consumer loyalty, the service-revenue stream and the cash position and I said, “What’s the point of selling the
stock of a company that makes the greatest products of all time?” It turned out to be a fabulous call, because
the negativity created a tremendously profitable price to buy.

It takes patience to let value play out. Most people don’t have it, and if you don’t, then frankly I think you
should let someone who does have patience run your money. You don’t deserve to. That’s what index funds
are for.

Rule No. 21
Be a TV Critic
Lots of times executives say whatever they want on air, knowing that they can get away with it. Lots of times,
fund managers come on air and tout their holdings without even giving a care about whether they’ll be in a
position short- or long-term.

I accept this as a given. I accept that what I hear on television is probably right, but no more than that. That’s
the world in which we live.

That’s the reason I follow this tenet, “Just because someone says it on TV doesn’t make it so.”

I think you’re naive if you simply believe what you hear. The vetting process to get on television simply isn’t all
that rigorous, and the desire to self-promote is very strong for most managers.

When someone comes on and says that some plunging stock is a buy, do you think: “Hmm, that sounds like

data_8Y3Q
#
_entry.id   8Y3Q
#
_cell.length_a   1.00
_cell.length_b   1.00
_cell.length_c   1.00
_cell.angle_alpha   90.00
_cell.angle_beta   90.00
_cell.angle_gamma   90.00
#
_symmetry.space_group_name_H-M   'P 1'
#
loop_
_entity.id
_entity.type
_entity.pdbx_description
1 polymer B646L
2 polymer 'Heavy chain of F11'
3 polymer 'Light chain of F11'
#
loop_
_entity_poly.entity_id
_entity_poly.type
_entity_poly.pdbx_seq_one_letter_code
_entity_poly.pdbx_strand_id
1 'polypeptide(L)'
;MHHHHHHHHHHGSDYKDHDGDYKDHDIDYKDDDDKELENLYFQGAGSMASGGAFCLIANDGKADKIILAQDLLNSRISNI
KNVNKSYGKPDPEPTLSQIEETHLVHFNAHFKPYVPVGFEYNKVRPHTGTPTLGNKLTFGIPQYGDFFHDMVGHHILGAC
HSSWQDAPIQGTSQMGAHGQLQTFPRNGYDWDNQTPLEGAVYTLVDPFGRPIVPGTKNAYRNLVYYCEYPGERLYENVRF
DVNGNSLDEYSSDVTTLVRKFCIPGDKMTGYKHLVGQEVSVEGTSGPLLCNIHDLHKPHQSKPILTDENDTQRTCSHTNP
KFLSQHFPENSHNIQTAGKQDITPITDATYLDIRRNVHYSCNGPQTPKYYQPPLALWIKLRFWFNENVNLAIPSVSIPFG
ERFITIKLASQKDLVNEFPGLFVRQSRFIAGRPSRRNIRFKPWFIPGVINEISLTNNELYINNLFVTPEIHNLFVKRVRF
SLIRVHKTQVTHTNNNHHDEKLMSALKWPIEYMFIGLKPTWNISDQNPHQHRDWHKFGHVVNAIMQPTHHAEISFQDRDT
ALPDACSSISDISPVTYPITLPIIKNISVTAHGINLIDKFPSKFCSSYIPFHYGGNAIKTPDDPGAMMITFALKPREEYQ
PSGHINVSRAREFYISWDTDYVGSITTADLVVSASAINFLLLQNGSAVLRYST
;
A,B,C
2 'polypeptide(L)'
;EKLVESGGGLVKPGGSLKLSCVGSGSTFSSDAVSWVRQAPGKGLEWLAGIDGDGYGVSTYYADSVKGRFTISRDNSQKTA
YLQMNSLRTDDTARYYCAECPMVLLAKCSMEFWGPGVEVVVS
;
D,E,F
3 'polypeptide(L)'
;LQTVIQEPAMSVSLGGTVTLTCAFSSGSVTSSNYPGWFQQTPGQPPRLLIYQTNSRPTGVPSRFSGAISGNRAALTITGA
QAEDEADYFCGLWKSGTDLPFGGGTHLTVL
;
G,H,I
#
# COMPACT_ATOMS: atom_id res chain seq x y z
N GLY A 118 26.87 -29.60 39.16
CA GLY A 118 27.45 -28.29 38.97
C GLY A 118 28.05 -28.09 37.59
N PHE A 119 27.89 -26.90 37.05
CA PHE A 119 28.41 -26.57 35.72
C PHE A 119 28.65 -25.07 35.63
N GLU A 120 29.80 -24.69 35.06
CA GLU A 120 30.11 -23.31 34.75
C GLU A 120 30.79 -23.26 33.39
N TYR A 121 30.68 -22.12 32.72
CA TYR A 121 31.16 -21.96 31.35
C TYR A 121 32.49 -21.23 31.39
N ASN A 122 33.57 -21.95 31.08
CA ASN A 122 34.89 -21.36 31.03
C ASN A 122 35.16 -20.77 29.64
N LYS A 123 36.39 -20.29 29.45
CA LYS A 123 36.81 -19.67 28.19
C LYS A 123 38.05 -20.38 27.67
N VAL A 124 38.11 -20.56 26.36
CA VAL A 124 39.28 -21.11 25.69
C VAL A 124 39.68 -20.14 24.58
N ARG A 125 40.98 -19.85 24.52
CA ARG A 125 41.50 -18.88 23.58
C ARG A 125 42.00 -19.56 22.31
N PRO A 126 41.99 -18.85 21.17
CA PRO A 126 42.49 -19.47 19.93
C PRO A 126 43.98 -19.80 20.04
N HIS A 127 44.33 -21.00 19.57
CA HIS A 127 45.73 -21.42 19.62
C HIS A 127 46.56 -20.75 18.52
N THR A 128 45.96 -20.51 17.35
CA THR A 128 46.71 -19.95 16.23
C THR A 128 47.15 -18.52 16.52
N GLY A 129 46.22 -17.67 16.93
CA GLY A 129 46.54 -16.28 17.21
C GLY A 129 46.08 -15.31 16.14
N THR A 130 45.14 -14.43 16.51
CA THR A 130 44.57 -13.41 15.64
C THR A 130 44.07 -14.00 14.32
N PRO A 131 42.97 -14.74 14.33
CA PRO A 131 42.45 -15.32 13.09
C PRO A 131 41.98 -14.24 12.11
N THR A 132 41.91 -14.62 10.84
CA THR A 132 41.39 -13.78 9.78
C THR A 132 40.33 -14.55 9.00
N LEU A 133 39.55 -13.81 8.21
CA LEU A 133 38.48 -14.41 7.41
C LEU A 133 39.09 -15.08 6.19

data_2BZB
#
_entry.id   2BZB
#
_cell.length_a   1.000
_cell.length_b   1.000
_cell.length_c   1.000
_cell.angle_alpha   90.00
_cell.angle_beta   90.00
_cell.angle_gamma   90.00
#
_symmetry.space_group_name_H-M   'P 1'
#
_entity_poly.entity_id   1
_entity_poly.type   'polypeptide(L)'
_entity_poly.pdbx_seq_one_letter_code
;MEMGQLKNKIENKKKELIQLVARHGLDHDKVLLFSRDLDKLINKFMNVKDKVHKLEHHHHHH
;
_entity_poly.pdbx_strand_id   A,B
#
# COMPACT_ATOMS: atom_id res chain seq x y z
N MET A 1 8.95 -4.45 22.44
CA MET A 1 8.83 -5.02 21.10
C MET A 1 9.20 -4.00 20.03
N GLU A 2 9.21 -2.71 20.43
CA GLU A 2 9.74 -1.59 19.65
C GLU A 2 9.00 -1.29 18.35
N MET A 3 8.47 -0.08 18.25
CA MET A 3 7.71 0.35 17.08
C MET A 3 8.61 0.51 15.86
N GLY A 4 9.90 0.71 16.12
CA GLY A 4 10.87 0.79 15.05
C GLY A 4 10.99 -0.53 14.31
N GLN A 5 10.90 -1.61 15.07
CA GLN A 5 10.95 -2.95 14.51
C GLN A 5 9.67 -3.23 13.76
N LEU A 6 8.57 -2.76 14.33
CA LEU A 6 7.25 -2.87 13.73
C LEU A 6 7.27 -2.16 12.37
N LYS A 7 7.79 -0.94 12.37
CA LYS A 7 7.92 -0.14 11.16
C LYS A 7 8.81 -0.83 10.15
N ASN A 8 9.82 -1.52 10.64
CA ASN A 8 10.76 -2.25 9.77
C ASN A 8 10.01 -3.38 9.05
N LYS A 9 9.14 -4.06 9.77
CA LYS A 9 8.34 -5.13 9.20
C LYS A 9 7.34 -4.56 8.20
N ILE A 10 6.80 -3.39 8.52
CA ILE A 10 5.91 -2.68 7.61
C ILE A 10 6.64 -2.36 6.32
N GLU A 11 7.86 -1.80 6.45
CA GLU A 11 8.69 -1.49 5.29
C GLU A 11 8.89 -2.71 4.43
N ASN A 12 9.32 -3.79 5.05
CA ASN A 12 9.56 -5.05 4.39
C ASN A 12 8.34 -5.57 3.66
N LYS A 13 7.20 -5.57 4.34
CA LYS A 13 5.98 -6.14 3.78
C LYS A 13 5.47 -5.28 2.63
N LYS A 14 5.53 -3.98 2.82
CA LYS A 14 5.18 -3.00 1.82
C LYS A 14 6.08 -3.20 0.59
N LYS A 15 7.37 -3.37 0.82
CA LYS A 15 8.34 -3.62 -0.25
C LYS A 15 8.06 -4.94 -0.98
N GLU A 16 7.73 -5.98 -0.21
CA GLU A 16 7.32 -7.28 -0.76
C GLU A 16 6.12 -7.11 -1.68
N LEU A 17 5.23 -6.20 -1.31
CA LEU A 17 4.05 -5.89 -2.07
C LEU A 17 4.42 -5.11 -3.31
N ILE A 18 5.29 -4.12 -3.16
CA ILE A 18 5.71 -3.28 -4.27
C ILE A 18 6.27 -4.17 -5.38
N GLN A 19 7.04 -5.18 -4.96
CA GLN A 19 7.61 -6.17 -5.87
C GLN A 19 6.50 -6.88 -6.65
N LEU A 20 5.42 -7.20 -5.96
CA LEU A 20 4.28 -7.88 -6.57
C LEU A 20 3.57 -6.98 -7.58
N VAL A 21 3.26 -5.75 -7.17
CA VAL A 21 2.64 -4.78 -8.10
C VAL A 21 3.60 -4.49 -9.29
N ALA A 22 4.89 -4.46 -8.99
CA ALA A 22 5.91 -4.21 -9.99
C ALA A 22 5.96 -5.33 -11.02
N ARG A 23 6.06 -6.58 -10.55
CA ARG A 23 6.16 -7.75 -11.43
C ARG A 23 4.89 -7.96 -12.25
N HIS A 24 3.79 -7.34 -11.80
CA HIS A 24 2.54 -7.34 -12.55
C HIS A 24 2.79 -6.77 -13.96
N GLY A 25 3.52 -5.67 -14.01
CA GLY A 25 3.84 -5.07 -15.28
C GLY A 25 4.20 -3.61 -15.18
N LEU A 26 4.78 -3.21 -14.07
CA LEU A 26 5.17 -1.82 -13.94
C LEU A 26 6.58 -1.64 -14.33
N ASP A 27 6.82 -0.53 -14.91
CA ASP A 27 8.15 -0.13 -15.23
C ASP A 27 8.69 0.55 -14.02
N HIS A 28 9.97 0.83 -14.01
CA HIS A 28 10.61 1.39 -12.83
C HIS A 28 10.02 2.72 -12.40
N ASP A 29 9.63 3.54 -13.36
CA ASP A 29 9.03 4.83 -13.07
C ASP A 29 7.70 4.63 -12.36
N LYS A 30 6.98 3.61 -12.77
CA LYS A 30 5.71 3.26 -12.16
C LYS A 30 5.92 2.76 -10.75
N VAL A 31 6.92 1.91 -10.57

an opportunity.” Or do you think, “He’s really stuck in that pig?”

If you answered “yes” to the former, you need to be more skeptical. If you asked the second question, let’s
just say your thinking is ready for prime time.



Rule No. 22
Wait 30 Days After Warnings
Few rules have saved me more than the 30-day pre-announcement rule.

When a company pre-announces a shortfall, don’t think that it will come back any time soon. Now, there
can be isolated cases here and there when you can actually say, “You know what, I’ll buy a stock after this
announced shortfall because all of the information is in.”

But I’ve found the opposite to usually be the case — there’s a lot more bad news ahead. That’s why I want
you to wait at least 30 days after one of these kinds of announcements before doing any buying. I know
it seems arbitrary, but my work shows that that’s when you have the best hope that investors have already
priced the bad news into a stock.

Here’s why I think my rule works. When a company pre-announces a bad quarter, it isn’t just looking at the
past, it’s also looking at its future (i.e., its order book).

Believe me, if there were any hope that the company wouldn’t have to preannounce — hope in the form that